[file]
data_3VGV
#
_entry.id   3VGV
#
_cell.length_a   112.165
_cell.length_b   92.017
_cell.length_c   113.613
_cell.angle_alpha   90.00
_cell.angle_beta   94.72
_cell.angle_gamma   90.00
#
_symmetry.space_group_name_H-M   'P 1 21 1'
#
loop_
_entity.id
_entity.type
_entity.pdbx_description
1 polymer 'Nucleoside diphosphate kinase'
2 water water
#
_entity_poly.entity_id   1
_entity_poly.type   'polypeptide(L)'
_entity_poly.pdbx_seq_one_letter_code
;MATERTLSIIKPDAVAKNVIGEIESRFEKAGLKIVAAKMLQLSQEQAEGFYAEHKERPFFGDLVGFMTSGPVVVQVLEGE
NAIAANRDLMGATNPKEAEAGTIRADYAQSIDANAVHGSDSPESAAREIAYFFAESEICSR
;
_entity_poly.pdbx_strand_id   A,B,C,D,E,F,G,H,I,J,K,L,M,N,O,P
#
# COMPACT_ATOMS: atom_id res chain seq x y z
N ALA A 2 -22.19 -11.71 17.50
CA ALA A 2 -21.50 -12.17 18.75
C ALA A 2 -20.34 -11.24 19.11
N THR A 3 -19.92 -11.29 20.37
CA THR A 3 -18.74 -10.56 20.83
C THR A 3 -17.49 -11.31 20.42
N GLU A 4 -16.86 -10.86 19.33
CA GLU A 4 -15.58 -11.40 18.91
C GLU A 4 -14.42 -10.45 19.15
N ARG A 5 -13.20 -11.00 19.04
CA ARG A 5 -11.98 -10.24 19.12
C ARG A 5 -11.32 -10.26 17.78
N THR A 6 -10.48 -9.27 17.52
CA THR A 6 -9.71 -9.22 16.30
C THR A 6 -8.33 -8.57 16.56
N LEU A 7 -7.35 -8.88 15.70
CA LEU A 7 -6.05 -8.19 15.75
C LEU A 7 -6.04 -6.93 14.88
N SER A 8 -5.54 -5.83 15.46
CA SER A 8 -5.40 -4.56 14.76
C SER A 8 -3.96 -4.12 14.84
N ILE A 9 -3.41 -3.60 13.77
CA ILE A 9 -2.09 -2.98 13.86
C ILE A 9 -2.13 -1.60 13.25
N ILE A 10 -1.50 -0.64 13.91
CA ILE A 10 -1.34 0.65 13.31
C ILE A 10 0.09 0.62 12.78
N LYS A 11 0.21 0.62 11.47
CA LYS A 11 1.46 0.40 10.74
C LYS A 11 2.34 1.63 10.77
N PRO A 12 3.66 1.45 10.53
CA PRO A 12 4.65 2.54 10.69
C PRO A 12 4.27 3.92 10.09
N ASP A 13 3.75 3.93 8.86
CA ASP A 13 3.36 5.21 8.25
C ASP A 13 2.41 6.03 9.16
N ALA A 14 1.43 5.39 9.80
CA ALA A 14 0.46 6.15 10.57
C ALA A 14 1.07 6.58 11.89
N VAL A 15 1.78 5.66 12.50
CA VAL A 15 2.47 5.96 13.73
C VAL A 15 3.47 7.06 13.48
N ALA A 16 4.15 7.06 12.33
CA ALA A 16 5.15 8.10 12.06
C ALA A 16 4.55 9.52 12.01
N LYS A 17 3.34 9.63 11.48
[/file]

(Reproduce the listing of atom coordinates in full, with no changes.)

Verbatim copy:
data_3VGV
#
_entry.id   3VGV
#
_cell.length_a   112.165
_cell.length_b   92.017
_cell.length_c   113.613
_cell.angle_alpha   90.00
_cell.angle_beta   94.72
_cell.angle_gamma   90.00
#
_symmetry.space_group_name_H-M   'P 1 21 1'
#
loop_
_entity.id
_entity.type
_entity.pdbx_description
1 polymer 'Nucleoside diphosphate kinase'
2 water water
#
_entity_poly.entity_id   1
_entity_poly.type   'polypeptide(L)'
_entity_poly.pdbx_seq_one_letter_code
;MATERTLSIIKPDAVAKNVIGEIESRFEKAGLKIVAAKMLQLSQEQAEGFYAEHKERPFFGDLVGFMTSGPVVVQVLEGE
NAIAANRDLMGATNPKEAEAGTIRADYAQSIDANAVHGSDSPESAAREIAYFFAESEICSR
;
_entity_poly.pdbx_strand_id   A,B,C,D,E,F,G,H,I,J,K,L,M,N,O,P
#
# COMPACT_ATOMS: atom_id res chain seq x y z
N ALA A 2 -22.19 -11.71 17.50
CA ALA A 2 -21.50 -12.17 18.75
C ALA A 2 -20.34 -11.24 19.11
N THR A 3 -19.92 -11.29 20.37
CA THR A 3 -18.74 -10.56 20.83
C THR A 3 -17.49 -11.31 20.42
N GLU A 4 -16.86 -10.86 19.33
CA GLU A 4 -15.58 -11.40 18.91
C GLU A 4 -14.42 -10.45 19.15
N ARG A 5 -13.20 -11.00 19.04
CA ARG A 5 -11.98 -10.24 19.12
C ARG A 5 -11.32 -10.26 17.78
N THR A 6 -10.48 -9.27 17.52
CA THR A 6 -9.71 -9.22 16.30
C THR A 6 -8.33 -8.57 16.56
N LEU A 7 -7.35 -8.88 15.70
CA LEU A 7 -6.05 -8.19 15.75
C LEU A 7 -6.04 -6.93 14.88
N SER A 8 -5.54 -5.83 15.46
CA SER A 8 -5.40 -4.56 14.76
C SER A 8 -3.96 -4.12 14.84
N ILE A 9 -3.41 -3.60 13.77
CA ILE A 9 -2.09 -2.98 13.86
C ILE A 9 -2.13 -1.60 13.25
N ILE A 10 -1.50 -0.64 13.91
CA ILE A 10 -1.34 0.65 13.31
C ILE A 10 0.09 0.62 12.78
N LYS A 11 0.21 0.62 11.47
CA LYS A 11 1.46 0.40 10.74
C LYS A 11 2.34 1.63 10.77
N PRO A 12 3.66 1.45 10.53
CA PRO A 12 4.65 2.54 10.69
C PRO A 12 4.27 3.92 10.09
N ASP A 13 3.75 3.93 8.86
CA ASP A 13 3.36 5.21 8.25
C ASP A 13 2.41 6.03 9.16
N ALA A 14 1.43 5.39 9.80
CA ALA A 14 0.46 6.15 10.57
C ALA A 14 1.07 6.58 11.89
N VAL A 15 1.78 5.66 12.50
CA VAL A 15 2.47 5.96 13.73
C VAL A 15 3.47 7.06 13.48
N ALA A 16 4.15 7.06 12.33
CA ALA A 16 5.15 8.10 12.06
C ALA A 16 4.55 9.52 12.01
N LYS A 17 3.34 9.63 11.48